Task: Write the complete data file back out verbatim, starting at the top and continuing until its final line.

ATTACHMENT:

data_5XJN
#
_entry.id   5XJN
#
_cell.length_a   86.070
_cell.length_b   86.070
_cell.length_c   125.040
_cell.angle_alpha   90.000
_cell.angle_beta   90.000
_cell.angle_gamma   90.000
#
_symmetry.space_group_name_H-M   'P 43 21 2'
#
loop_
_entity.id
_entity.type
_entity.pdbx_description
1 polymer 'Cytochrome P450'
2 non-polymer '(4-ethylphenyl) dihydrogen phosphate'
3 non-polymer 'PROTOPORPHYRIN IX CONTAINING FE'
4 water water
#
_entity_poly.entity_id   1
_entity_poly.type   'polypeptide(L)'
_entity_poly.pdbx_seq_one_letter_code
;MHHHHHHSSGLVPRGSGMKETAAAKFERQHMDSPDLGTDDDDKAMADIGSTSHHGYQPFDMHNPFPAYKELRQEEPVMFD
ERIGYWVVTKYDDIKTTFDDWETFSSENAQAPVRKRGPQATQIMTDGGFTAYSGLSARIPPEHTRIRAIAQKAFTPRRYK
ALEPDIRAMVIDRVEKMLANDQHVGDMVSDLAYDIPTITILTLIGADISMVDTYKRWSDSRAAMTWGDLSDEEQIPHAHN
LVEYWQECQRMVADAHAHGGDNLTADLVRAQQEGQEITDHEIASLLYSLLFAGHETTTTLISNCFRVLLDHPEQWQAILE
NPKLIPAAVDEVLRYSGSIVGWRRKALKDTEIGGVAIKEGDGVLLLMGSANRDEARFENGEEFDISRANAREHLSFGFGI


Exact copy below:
data_5XJN
#
_entry.id   5XJN
#
_cell.length_a   86.070
_cell.length_b   86.070
_cell.length_c   125.040
_cell.angle_alpha   90.000
_cell.angle_beta   90.000
_cell.angle_gamma   90.000
#
_symmetry.space_group_name_H-M   'P 43 21 2'
#
loop_
_entity.id
_entity.type
_entity.pdbx_description
1 polymer 'Cytochrome P450'
2 non-polymer '(4-ethylphenyl) dihydrogen phosphate'
3 non-polymer 'PROTOPORPHYRIN IX CONTAINING FE'
4 water water
#
_entity_poly.entity_id   1
_entity_poly.type   'polypeptide(L)'
_entity_poly.pdbx_seq_one_letter_code
;MHHHHHHSSGLVPRGSGMKETAAAKFERQHMDSPDLGTDDDDKAMADIGSTSHHGYQPFDMHNPFPAYKELRQEEPVMFD
ERIGYWVVTKYDDIKTTFDDWETFSSENAQAPVRKRGPQATQIMTDGGFTAYSGLSARIPPEHTRIRAIAQKAFTPRRYK
ALEPDIRAMVIDRVEKMLANDQHVGDMVSDLAYDIPTITILTLIGADISMVDTYKRWSDSRAAMTWGDLSDEEQIPHAHN
LVEYWQECQRMVADAHAHGGDNLTADLVRAQQEGQEITDHEIASLLYSLLFAGHETTTTLISNCFRVLLDHPEQWQAILE
NPKLIPAAVDEVLRYSGSIVGWRRKALKDTEIGGVAIKEGDGVLLLMGSANRDEARFENGEEFDISRANAREHLSFGFGI